These details are very important when we have folks like Deputy U.S. Attorney General Rod Rosenstein trying to convince Americans that asset forfeiture is all about fighting the Bernie Madoffs of the world. What happened to Fremichael is the more likely outcome when citizens do not get strong due process protections for their property.

Bonus link: The City of Albuquerque, New Mexico, has been similarly aggressive in trying to seize cars and has been sued over it.

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  1. He thought she wanted a ride, and she thought he wanted a ride. Hilarity ensued.

    1. I’m making over $7k a month working part time. I kept hearing other people tell me how much money they can make online so I decided to look into it. Well, it was all true and has totally changed my life.

      This is what I do…

  2. Also, Christ, what a bunch of asset-seizing-holes.

  3. He was innocent?he thought she wanted a ride,

    that’s the story I always go with.

    1. True story: I was on a business trip with time to kill, so I was checking out the local thrift shops. I’m getting ready to leave (in my rental) when this down-on-her-luck-looking, older, woman asked me if I could give a her a lift down the road to her residence as she lacked bus fare. Well, who else hangs out at thrift shops but yuppies and down-on-their-luck people? So I agreed. We made small talk, I drove to a nearby trailer park and _then_ she propositions me. No. No no. No no no no no no no. I couldn’t leave that place fast enough. My mind raced at how my charity was about to be turned into me sitting in a cell trying to figure out how to explain this to my wife.

      Thankfully, that good deed went unpunished. Screw poor people, and you can thank gub’mint for that.

  4. Denver put the screws to Fremichael, according to Fox reporter Rob Low, offering him a civil version of a plea deal: He could get the car back in 30 days if he gave them $1,000. Or he could demand a civil hearing. If he lost, it would cost him $6,000 and he could lose the car for a year.

    The city has altered the deal. Pray they do not alter it further.

  5. Civil forfeiture is a controversial procedure

    The word is “robbery”, Scott. What’s with this mealy-mouthed bullshit? Do you think you’re writing for the NYT or something?


    1. And this: “The city earns more than $2 million a year …”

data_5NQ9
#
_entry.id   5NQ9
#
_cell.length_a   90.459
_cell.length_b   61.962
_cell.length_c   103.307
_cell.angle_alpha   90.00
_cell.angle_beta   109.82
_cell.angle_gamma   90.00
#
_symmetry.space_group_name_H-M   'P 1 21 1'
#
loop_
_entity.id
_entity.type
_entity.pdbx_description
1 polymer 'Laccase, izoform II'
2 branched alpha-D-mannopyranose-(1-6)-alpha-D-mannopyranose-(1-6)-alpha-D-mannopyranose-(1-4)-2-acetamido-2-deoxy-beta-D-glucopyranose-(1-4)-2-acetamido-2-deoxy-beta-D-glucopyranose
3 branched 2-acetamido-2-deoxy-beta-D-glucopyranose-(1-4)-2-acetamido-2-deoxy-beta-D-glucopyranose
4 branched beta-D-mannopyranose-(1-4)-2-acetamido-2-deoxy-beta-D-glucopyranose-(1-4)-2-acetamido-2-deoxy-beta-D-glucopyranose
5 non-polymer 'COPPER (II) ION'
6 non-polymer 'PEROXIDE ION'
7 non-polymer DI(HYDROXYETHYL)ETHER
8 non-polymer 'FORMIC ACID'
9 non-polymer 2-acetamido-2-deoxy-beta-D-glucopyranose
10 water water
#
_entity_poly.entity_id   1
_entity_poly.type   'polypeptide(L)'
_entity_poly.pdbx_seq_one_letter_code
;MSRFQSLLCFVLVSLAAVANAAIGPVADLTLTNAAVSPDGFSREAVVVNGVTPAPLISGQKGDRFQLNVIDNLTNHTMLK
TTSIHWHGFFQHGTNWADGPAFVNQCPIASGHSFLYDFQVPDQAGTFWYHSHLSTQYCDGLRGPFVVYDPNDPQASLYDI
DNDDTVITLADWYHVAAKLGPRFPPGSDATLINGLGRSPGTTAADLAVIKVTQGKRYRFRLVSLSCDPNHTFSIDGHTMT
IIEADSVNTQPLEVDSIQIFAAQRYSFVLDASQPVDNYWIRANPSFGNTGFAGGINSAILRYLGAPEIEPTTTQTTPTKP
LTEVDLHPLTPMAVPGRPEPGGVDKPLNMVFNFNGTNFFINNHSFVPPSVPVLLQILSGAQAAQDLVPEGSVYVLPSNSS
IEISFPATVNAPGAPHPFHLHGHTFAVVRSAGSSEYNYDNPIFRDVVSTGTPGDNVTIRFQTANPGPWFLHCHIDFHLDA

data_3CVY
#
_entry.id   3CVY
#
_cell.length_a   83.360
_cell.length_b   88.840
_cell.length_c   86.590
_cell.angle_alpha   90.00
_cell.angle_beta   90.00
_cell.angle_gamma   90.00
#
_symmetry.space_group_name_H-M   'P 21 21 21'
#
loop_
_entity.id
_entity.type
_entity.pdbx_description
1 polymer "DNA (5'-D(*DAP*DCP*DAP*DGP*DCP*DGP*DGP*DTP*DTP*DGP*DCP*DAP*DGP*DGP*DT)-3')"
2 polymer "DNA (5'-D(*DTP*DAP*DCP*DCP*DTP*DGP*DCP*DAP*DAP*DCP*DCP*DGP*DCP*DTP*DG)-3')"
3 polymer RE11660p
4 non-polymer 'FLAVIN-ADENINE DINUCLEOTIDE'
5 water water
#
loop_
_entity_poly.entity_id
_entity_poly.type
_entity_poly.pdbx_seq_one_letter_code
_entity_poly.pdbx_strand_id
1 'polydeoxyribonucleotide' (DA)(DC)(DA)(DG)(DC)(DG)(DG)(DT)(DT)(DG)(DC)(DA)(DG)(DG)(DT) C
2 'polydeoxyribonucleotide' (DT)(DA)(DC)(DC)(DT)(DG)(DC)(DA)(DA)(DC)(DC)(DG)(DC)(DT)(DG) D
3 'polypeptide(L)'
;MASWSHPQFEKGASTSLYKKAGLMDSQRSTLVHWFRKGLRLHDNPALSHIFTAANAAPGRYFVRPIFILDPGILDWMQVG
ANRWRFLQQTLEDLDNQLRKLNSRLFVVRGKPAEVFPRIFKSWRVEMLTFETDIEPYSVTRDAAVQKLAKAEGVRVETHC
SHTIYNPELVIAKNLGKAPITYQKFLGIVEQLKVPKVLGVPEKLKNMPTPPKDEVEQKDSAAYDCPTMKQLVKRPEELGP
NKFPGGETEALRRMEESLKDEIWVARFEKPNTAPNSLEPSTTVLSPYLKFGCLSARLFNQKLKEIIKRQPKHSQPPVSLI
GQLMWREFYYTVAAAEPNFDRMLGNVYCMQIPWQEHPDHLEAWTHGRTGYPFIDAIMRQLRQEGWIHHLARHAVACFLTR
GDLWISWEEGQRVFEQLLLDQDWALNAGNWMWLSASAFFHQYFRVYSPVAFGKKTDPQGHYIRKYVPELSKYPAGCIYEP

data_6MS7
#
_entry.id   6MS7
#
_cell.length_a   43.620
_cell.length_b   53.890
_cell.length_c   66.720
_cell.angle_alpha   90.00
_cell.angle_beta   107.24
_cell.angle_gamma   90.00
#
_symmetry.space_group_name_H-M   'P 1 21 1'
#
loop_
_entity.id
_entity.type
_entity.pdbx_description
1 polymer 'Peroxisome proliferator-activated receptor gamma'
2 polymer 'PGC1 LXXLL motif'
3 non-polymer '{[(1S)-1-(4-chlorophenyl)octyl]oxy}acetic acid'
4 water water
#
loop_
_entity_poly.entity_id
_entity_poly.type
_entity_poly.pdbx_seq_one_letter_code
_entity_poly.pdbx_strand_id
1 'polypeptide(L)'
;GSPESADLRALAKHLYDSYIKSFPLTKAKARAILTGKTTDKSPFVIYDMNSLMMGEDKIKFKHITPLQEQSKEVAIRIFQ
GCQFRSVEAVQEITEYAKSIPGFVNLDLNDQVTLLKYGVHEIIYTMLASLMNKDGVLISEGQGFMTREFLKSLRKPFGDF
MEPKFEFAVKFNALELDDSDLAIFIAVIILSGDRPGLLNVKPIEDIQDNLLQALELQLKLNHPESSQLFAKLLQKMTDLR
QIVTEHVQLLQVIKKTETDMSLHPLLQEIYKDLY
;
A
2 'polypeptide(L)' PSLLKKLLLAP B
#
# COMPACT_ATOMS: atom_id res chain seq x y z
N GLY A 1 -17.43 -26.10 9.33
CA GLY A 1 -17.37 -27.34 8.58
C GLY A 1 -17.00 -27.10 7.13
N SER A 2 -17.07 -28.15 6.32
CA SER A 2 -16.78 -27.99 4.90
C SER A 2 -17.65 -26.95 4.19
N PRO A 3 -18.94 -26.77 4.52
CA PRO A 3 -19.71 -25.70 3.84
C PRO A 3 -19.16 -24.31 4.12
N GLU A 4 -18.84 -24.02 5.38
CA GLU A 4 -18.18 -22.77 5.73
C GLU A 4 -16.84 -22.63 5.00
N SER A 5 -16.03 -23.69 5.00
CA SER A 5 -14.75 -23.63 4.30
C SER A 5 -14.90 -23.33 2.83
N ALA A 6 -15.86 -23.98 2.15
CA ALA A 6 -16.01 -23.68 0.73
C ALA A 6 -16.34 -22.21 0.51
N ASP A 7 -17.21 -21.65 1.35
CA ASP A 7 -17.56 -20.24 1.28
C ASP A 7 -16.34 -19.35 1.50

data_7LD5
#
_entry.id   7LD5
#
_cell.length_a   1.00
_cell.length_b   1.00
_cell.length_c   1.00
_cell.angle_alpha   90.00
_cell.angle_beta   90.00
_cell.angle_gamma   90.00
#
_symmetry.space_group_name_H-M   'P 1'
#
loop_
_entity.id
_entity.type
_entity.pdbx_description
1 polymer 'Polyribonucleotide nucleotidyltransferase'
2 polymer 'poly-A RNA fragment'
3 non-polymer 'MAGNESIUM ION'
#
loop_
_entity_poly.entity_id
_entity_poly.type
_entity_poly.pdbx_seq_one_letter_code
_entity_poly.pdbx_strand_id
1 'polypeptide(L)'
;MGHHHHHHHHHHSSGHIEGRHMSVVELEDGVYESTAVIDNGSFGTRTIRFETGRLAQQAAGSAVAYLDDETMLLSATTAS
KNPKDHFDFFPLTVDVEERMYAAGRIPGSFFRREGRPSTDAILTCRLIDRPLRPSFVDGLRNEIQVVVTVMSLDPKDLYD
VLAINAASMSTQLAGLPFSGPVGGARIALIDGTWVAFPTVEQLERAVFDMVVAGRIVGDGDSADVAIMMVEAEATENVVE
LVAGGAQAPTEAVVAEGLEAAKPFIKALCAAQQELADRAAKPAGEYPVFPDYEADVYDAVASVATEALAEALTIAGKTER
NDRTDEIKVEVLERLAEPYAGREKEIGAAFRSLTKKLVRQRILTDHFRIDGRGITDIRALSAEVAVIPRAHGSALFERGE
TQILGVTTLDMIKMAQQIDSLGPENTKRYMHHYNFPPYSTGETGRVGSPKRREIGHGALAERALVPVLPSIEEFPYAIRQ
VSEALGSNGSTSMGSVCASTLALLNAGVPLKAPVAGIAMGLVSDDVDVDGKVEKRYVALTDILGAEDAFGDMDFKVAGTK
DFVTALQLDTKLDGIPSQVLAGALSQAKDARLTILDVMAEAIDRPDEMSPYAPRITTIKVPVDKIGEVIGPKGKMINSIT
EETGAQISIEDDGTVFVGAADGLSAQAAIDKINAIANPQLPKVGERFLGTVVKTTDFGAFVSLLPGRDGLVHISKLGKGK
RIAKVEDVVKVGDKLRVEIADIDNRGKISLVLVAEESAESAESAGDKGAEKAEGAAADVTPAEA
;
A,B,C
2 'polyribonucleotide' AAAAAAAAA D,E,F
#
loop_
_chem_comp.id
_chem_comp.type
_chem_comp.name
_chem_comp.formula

Angling for that WaPo job?

  6. Why won’t reason just come right out and state their position on asset forfeiture? I’m sure it’s because Shackleford thinks it’s great when used for the right reason.


  7. Wait a minute. I thought that the justification for forfeiture was that the property seized was likely to be the proceeds of crime. How can soliciting prostitution produce any proceeds at all, let alone contribute to the ownership of a taxi?

    1. Good question. Allow the cops to answer by running a warrant check on you then detaining you for 72 hours, at least a few of those in an interrogation room with the cameras off.

    2. I’m pretty sure that since they didn’t need to prove he was a criminal in the first place, they’re just going to leave it as ‘he was running a brothel out of his cab’. I mean, why not? It’s not like they need to actually prove he was doing that or anything.

      Frankly they could accuse him of any crime in the book and it would be a justification because there is no burden of proof on the state to prove that those crimes ever actually happened.

      1. Burden of proof. That’s rich.

    3. You mis-thought which is probably a result of jerks like Rosenstein who want you to believe what you think. Civil forfeiture is when your property is charged with being involved in a crime, which is true say if you received that money for selling drugs. But it’s also true if you have cash on you when you commit another crime.

    4. Even if it was a legit hookup, I fail to see the crime here. #LandoftheFree

  8. Denver has not had a Republican mayor since 1963.

    Why are liberal Democrat cities so dangerous and oppressive to minorities?